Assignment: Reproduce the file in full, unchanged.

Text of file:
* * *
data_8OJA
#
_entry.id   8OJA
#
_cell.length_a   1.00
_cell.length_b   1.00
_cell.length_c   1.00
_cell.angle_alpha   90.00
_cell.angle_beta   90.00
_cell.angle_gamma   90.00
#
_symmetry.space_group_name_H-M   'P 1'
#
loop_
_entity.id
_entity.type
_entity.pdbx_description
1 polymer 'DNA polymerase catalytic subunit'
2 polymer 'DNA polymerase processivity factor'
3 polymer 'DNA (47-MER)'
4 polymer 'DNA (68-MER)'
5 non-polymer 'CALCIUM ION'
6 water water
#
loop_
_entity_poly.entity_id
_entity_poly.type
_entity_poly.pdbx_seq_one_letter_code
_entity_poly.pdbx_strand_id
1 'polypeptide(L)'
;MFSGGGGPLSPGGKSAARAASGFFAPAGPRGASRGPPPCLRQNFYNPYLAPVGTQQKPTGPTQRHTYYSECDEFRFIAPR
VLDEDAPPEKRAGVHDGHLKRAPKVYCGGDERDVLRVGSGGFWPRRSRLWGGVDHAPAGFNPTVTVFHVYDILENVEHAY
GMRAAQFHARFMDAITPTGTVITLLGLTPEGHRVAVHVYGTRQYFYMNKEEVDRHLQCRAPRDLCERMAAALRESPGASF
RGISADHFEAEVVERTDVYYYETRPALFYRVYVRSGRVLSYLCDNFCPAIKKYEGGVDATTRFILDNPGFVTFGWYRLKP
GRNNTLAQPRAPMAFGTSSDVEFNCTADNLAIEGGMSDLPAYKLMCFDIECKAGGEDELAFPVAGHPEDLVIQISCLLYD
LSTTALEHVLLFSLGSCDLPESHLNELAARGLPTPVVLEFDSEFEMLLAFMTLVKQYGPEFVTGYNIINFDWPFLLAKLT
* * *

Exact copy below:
data_8OJA
#
_entry.id   8OJA
#
_cell.length_a   1.00
_cell.length_b   1.00
_cell.length_c   1.00
_cell.angle_alpha   90.00
_cell.angle_beta   90.00
_cell.angle_gamma   90.00
#
_symmetry.space_group_name_H-M   'P 1'
#
loop_
_entity.id
_entity.type
_entity.pdbx_description
1 polymer 'DNA polymerase catalytic subunit'
2 polymer 'DNA polymerase processivity factor'
3 polymer 'DNA (47-MER)'
4 polymer 'DNA (68-MER)'
5 non-polymer 'CALCIUM ION'
6 water water
#
loop_
_entity_poly.entity_id
_entity_poly.type
_entity_poly.pdbx_seq_one_letter_code
_entity_poly.pdbx_strand_id
1 'polypeptide(L)'
;MFSGGGGPLSPGGKSAARAASGFFAPAGPRGASRGPPPCLRQNFYNPYLAPVGTQQKPTGPTQRHTYYSECDEFRFIAPR
VLDEDAPPEKRAGVHDGHLKRAPKVYCGGDERDVLRVGSGGFWPRRSRLWGGVDHAPAGFNPTVTVFHVYDILENVEHAY
GMRAAQFHARFMDAITPTGTVITLLGLTPEGHRVAVHVYGTRQYFYMNKEEVDRHLQCRAPRDLCERMAAALRESPGASF
RGISADHFEAEVVERTDVYYYETRPALFYRVYVRSGRVLSYLCDNFCPAIKKYEGGVDATTRFILDNPGFVTFGWYRLKP
GRNNTLAQPRAPMAFGTSSDVEFNCTADNLAIEGGMSDLPAYKLMCFDIECKAGGEDELAFPVAGHPEDLVIQISCLLYD
LSTTALEHVLLFSLGSCDLPESHLNELAARGLPTPVVLEFDSEFEMLLAFMTLVKQYGPEFVTGYNIINFDWPFLLAKLT